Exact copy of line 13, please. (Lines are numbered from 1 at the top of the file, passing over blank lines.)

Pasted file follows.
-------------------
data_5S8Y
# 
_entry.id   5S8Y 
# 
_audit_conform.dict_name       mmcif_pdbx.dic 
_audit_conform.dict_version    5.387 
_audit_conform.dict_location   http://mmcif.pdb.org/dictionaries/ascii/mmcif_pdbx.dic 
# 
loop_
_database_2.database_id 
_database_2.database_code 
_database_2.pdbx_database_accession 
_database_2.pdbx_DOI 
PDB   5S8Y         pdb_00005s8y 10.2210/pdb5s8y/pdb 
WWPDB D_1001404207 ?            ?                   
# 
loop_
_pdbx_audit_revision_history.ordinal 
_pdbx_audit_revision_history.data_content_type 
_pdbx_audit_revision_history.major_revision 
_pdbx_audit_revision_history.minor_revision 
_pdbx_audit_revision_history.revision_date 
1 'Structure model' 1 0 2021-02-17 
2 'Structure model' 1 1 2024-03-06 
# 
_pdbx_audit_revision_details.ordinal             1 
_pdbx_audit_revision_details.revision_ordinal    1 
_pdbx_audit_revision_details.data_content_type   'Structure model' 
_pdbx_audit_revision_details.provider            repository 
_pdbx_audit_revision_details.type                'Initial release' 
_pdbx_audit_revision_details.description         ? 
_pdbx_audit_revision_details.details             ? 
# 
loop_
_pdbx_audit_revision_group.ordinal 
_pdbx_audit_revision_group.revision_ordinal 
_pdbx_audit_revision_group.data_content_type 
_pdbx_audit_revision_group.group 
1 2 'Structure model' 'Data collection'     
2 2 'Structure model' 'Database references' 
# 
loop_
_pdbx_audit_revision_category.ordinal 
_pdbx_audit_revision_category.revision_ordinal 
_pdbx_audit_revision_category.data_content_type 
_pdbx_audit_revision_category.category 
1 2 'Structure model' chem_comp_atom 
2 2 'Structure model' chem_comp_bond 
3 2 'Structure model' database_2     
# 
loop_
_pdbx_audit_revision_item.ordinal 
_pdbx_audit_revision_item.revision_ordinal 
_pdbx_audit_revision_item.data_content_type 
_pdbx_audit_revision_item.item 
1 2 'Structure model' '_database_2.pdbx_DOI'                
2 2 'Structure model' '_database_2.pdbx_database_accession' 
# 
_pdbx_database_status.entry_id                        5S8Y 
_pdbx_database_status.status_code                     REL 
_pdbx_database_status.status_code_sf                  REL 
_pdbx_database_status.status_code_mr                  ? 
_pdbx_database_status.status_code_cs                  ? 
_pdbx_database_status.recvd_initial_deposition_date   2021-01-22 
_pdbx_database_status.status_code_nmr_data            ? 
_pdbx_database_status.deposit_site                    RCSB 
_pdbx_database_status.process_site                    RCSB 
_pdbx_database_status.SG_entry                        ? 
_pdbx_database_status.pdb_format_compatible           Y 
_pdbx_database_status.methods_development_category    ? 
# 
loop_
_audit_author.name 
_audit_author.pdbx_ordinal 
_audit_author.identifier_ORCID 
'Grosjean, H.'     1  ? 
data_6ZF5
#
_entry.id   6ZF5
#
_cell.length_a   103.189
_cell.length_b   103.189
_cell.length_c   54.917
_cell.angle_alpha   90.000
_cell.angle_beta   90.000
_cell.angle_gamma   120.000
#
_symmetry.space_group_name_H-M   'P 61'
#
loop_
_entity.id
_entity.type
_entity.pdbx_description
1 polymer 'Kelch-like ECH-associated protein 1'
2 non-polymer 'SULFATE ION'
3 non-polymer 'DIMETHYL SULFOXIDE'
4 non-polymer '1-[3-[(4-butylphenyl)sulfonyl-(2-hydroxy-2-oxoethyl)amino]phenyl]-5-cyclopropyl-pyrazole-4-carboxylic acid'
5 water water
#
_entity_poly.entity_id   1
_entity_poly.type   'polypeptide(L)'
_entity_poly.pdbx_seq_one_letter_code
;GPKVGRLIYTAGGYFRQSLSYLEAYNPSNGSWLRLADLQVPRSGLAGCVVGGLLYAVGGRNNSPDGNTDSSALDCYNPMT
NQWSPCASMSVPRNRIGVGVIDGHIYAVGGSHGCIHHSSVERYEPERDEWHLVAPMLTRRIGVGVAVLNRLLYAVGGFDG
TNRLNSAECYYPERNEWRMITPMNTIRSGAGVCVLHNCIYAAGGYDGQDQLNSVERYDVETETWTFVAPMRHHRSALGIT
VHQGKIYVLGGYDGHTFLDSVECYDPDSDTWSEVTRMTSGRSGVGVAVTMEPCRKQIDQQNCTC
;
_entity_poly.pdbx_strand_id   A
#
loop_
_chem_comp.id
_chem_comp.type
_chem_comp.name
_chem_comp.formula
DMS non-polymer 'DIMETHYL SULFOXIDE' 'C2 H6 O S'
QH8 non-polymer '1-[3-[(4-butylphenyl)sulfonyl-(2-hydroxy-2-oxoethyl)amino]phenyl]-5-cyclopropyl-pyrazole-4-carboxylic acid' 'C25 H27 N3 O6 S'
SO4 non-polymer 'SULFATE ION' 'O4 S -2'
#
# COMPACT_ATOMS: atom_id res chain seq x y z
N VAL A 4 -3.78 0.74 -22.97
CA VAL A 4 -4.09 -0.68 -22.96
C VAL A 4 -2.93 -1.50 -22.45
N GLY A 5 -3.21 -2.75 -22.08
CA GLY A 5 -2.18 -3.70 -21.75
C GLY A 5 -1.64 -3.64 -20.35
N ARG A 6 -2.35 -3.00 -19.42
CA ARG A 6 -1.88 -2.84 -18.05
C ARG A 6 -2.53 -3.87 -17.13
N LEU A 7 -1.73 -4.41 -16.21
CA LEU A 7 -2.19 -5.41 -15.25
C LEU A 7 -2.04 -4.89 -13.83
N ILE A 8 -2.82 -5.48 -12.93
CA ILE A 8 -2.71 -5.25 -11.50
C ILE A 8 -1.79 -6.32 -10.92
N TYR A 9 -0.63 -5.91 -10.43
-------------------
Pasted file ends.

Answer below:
_database_2.pdbx_DOI 